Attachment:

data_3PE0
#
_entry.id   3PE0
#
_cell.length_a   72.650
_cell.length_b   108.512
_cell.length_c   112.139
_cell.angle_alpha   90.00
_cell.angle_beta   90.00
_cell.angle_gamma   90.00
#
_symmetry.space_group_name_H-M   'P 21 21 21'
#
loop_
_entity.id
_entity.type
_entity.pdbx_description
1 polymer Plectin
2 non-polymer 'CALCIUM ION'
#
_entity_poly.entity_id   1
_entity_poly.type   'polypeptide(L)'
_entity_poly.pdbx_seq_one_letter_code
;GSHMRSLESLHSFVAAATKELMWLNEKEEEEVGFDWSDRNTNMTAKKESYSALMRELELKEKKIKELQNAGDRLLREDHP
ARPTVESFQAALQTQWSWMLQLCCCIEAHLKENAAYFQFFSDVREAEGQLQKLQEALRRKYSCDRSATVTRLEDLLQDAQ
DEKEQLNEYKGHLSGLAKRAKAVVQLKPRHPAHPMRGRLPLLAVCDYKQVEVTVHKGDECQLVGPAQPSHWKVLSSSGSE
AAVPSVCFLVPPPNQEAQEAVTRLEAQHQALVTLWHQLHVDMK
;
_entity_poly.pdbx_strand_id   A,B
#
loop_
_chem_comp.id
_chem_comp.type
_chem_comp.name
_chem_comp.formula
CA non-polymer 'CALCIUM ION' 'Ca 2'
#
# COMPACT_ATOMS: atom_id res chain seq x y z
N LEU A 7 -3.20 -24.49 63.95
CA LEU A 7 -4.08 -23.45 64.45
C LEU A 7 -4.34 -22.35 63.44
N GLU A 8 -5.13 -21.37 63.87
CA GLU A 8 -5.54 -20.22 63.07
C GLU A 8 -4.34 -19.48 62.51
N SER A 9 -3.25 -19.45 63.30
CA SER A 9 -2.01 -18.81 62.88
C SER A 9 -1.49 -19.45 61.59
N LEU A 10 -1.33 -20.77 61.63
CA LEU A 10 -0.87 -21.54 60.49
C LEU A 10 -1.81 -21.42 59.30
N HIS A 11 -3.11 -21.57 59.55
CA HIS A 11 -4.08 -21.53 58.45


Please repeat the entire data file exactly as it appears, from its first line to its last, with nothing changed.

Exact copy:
data_3PE0
#
_entry.id   3PE0
#
_cell.length_a   72.650
_cell.length_b   108.512
_cell.length_c   112.139
_cell.angle_alpha   90.00
_cell.angle_beta   90.00
_cell.angle_gamma   90.00
#
_symmetry.space_group_name_H-M   'P 21 21 21'
#
loop_
_entity.id
_entity.type
_entity.pdbx_description
1 polymer Plectin
2 non-polymer 'CALCIUM ION'
#
_entity_poly.entity_id   1
_entity_poly.type   'polypeptide(L)'
_entity_poly.pdbx_seq_one_letter_code
;GSHMRSLESLHSFVAAATKELMWLNEKEEEEVGFDWSDRNTNMTAKKESYSALMRELELKEKKIKELQNAGDRLLREDHP
ARPTVESFQAALQTQWSWMLQLCCCIEAHLKENAAYFQFFSDVREAEGQLQKLQEALRRKYSCDRSATVTRLEDLLQDAQ
DEKEQLNEYKGHLSGLAKRAKAVVQLKPRHPAHPMRGRLPLLAVCDYKQVEVTVHKGDECQLVGPAQPSHWKVLSSSGSE
AAVPSVCFLVPPPNQEAQEAVTRLEAQHQALVTLWHQLHVDMK
;
_entity_poly.pdbx_strand_id   A,B
#
loop_
_chem_comp.id
_chem_comp.type
_chem_comp.name
_chem_comp.formula
CA non-polymer 'CALCIUM ION' 'Ca 2'
#
# COMPACT_ATOMS: atom_id res chain seq x y z
N LEU A 7 -3.20 -24.49 63.95
CA LEU A 7 -4.08 -23.45 64.45
C LEU A 7 -4.34 -22.35 63.44
N GLU A 8 -5.13 -21.37 63.87
CA GLU A 8 -5.54 -20.22 63.07
C GLU A 8 -4.34 -19.48 62.51
N SER A 9 -3.25 -19.45 63.30
CA SER A 9 -2.01 -18.81 62.88
C SER A 9 -1.49 -19.45 61.59
N LEU A 10 -1.33 -20.77 61.63
CA LEU A 10 -0.87 -21.54 60.49
C LEU A 10 -1.81 -21.42 59.30
N HIS A 11 -3.11 -21.57 59.55
CA HIS A 11 -4.08 -21.53 58.45